The Guys from G.A.F.F.E
Although the Six Working Papers have been subjected to the kind of microscopic scrutiny usually accorded to Finnegan's Wake or the directions for changing the wick in a kerosene heater, there is an ominous item in one of them that has not received the attention that it deserves. I refer to the suggestion that the improvement of writing skills on this campus be put in the hands of roving bands of English department experts. We can all, to be sure, benefit from some help in writing good, but if this scheme is not closely monitored or nipped in the bud, we may find ourselves figuring in a scene like the following:
A professor is scribbling away in his office. There is a peremptory knock on the door. Even before the professor can respond, the door bursts open and two persons enter, wearing T-shirts on which is printed "Lucid's Literati." One of them snatches up the sheet on which the professor had been writing, while the other reads in a thin monotone from a card encased in plastic: "You have the right to remain silent." His partner, whose moving lips suggest that he, too, has been reading, utters a sound of disgust and says: "What a piece of garbage! Limp style, poor organization, and lots of grammar errors. We'll have to do a real job on this mess…"
Here is another lively possibility. A student, the scion of a fine, old Secaucus family, is writing on a men's room wall, his forehead corrugated with concentration. Two persons rush in, wearing, in addition to the usual T-shirts, the soon-to-be dreaded red berets bearing the GAFFE (Grammar Assault Forces Fight Errors) emblem. One of them pinions the student while the other bellows: "If you don't want your windpipe torn out, you'll repeat one hundred times: "suck" is not an intransitive verb!"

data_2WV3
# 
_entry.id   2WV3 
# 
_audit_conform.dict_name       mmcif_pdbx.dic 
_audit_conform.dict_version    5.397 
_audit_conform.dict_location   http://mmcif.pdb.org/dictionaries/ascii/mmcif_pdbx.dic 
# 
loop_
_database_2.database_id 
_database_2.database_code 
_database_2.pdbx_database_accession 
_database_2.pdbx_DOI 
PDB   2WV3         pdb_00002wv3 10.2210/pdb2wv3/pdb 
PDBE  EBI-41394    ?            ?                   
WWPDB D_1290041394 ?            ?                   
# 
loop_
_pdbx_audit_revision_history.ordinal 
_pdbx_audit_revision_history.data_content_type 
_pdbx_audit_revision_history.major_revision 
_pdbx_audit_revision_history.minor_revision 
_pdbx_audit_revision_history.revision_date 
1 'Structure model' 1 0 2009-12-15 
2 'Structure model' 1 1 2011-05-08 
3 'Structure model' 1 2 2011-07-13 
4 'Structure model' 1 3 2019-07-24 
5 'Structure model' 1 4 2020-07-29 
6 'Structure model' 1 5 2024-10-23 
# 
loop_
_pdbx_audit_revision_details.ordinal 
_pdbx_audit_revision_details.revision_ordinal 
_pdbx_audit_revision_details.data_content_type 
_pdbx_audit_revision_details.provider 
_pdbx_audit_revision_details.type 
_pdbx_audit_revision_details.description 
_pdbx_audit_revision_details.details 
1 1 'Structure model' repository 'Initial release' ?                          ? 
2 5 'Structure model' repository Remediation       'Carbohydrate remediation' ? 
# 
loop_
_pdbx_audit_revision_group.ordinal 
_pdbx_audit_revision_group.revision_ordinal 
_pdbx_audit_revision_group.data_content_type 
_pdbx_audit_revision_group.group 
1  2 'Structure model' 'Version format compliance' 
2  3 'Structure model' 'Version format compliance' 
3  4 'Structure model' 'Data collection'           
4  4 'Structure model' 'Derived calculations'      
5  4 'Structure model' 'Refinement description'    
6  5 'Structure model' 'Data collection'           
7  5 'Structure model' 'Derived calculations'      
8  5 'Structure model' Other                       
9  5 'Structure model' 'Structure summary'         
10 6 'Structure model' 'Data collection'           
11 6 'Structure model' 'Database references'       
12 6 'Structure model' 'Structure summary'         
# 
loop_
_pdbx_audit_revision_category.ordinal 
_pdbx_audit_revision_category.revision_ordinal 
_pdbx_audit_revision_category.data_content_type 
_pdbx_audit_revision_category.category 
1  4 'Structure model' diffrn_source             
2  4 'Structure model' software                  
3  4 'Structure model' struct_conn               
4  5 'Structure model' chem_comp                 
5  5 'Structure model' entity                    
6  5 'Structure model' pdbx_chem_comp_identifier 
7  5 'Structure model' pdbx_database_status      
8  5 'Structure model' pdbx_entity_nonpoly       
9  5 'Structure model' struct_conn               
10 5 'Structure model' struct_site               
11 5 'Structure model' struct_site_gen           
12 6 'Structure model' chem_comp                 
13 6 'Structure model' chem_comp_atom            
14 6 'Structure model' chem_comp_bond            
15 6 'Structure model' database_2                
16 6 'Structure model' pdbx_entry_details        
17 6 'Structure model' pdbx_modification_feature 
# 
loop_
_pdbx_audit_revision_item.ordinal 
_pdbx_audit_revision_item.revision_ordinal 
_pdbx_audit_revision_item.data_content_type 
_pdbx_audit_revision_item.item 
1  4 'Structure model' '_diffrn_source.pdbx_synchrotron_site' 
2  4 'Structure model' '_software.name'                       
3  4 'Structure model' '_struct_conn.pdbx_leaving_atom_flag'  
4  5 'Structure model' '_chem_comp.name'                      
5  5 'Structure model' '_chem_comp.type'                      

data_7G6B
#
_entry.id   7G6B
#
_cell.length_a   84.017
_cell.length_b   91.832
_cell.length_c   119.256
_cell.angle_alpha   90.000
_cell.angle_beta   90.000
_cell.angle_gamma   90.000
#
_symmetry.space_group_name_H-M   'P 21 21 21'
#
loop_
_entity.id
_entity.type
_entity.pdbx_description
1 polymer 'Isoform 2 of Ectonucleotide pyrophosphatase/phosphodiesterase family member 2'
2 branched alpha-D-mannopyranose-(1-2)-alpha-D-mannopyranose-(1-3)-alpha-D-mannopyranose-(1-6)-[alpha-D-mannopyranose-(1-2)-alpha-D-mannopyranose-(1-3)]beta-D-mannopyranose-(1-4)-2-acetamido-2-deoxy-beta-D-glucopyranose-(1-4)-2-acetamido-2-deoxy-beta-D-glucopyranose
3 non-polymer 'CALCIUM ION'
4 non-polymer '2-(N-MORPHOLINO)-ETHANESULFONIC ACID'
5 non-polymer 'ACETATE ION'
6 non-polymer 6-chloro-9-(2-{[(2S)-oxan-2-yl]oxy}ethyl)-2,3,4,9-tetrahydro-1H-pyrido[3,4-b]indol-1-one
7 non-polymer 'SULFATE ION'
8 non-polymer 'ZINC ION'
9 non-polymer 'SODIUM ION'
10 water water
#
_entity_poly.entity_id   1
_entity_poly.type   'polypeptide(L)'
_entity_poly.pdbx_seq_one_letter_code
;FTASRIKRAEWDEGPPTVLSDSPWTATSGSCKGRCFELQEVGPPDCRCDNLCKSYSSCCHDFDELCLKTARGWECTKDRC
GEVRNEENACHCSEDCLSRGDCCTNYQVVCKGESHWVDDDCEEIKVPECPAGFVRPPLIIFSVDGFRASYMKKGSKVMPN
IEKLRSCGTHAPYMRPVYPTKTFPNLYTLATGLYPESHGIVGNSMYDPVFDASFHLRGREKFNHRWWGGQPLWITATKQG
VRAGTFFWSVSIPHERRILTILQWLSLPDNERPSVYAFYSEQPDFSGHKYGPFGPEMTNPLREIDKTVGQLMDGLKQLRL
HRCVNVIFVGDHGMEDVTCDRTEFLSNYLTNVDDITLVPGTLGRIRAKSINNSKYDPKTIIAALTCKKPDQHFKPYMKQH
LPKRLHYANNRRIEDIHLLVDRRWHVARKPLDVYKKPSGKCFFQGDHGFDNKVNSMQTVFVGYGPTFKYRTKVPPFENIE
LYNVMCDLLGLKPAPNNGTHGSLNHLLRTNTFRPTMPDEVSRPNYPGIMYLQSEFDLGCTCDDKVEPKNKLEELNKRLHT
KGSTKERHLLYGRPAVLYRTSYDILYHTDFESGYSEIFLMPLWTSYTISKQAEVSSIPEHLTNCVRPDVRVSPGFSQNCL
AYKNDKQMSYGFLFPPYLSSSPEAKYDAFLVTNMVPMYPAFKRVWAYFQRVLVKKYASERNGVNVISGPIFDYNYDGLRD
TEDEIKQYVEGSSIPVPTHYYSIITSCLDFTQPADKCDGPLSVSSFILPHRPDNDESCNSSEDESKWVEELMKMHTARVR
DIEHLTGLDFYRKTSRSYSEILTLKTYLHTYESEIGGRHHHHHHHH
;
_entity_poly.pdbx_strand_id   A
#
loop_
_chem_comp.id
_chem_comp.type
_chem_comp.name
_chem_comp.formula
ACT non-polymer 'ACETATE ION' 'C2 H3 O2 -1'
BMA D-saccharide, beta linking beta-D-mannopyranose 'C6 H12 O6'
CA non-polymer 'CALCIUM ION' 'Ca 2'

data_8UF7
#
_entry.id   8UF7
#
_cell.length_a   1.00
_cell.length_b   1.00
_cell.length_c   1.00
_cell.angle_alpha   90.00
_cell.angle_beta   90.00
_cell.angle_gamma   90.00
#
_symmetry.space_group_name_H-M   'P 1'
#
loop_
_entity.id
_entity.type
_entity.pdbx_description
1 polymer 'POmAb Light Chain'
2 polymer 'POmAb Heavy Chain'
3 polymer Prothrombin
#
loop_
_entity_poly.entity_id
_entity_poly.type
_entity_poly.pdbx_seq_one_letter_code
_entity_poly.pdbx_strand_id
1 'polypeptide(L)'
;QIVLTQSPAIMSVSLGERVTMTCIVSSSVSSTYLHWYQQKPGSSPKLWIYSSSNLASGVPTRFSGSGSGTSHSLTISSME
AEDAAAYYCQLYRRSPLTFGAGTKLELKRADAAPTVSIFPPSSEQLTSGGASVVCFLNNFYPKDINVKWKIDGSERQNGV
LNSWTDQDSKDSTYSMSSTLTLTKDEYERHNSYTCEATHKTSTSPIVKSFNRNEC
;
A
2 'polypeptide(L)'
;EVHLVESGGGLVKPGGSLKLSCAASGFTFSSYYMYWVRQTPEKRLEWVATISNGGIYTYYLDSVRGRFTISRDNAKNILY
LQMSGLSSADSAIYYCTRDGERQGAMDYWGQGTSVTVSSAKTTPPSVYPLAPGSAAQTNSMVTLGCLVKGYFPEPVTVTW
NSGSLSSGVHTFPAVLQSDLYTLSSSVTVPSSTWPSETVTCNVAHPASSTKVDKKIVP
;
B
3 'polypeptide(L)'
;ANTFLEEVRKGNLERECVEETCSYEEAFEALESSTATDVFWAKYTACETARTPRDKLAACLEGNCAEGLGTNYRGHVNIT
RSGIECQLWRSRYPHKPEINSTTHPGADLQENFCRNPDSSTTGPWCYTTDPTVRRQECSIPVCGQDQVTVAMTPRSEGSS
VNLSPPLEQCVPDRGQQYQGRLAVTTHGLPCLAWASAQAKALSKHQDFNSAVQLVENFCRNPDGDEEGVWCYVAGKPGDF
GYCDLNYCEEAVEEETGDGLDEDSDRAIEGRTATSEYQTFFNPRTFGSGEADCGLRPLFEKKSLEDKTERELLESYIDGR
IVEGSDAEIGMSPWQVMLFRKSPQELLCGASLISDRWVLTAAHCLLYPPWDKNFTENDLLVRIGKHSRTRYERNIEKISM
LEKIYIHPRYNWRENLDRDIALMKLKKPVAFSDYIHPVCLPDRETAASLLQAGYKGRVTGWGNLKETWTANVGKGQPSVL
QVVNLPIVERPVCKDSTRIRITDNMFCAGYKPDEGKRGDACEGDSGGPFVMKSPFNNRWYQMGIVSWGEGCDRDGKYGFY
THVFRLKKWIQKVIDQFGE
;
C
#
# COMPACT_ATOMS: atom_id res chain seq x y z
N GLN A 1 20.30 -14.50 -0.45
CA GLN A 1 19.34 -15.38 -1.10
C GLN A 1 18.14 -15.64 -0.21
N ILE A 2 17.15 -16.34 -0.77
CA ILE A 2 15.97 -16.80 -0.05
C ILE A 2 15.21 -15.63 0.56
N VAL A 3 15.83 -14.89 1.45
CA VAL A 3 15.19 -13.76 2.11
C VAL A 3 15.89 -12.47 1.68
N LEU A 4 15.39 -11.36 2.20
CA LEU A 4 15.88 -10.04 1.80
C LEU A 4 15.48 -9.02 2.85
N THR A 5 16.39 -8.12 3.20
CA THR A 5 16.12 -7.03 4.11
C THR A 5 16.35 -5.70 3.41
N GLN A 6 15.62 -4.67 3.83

Far-fetched, you say? Believe me, it could happen here as elsewhere, and it could get worse. Copies of our publications, red-lined and smeared with offal, will be publicly displayed. Soon they will extend to our speech the same scrutiny and the same rough reprisals, for what is writing if it is not frozen, stilted speech? GAFFE members in plain clothes will infiltrate our meetings with tape recorders so that they can later compel us to attend a Felicitous Expression Clinic. The minutes of Council will contain a list of persons who uttered solecisms of one sort or another. No one will be immune. While a member of the central administration is addressing rioting students who are protesting the capricious and arbitrary withdrawal of funds from the varsity quoits team, the sounds that will drown him out will not be the usual ingenuous obscenities, but, rather, sinister chants by GAFFE teams, like Lucid's troops will dump upon/sentences that are run-on, and clotted syntax we'll untangle/participles we'll undangle. Not only sit-ins, but other traditional academic ceremonies, such as graduations, will be subjected to the same harassment.
I know that there are cynics on this campus who say that the surest way to abort an idea is to put it in an academic planning report, but can we afford, in this case, to take a chance?
— Clifton Cherpack, Professor of Romance Languages
Originally published in Almanac March 30, 1982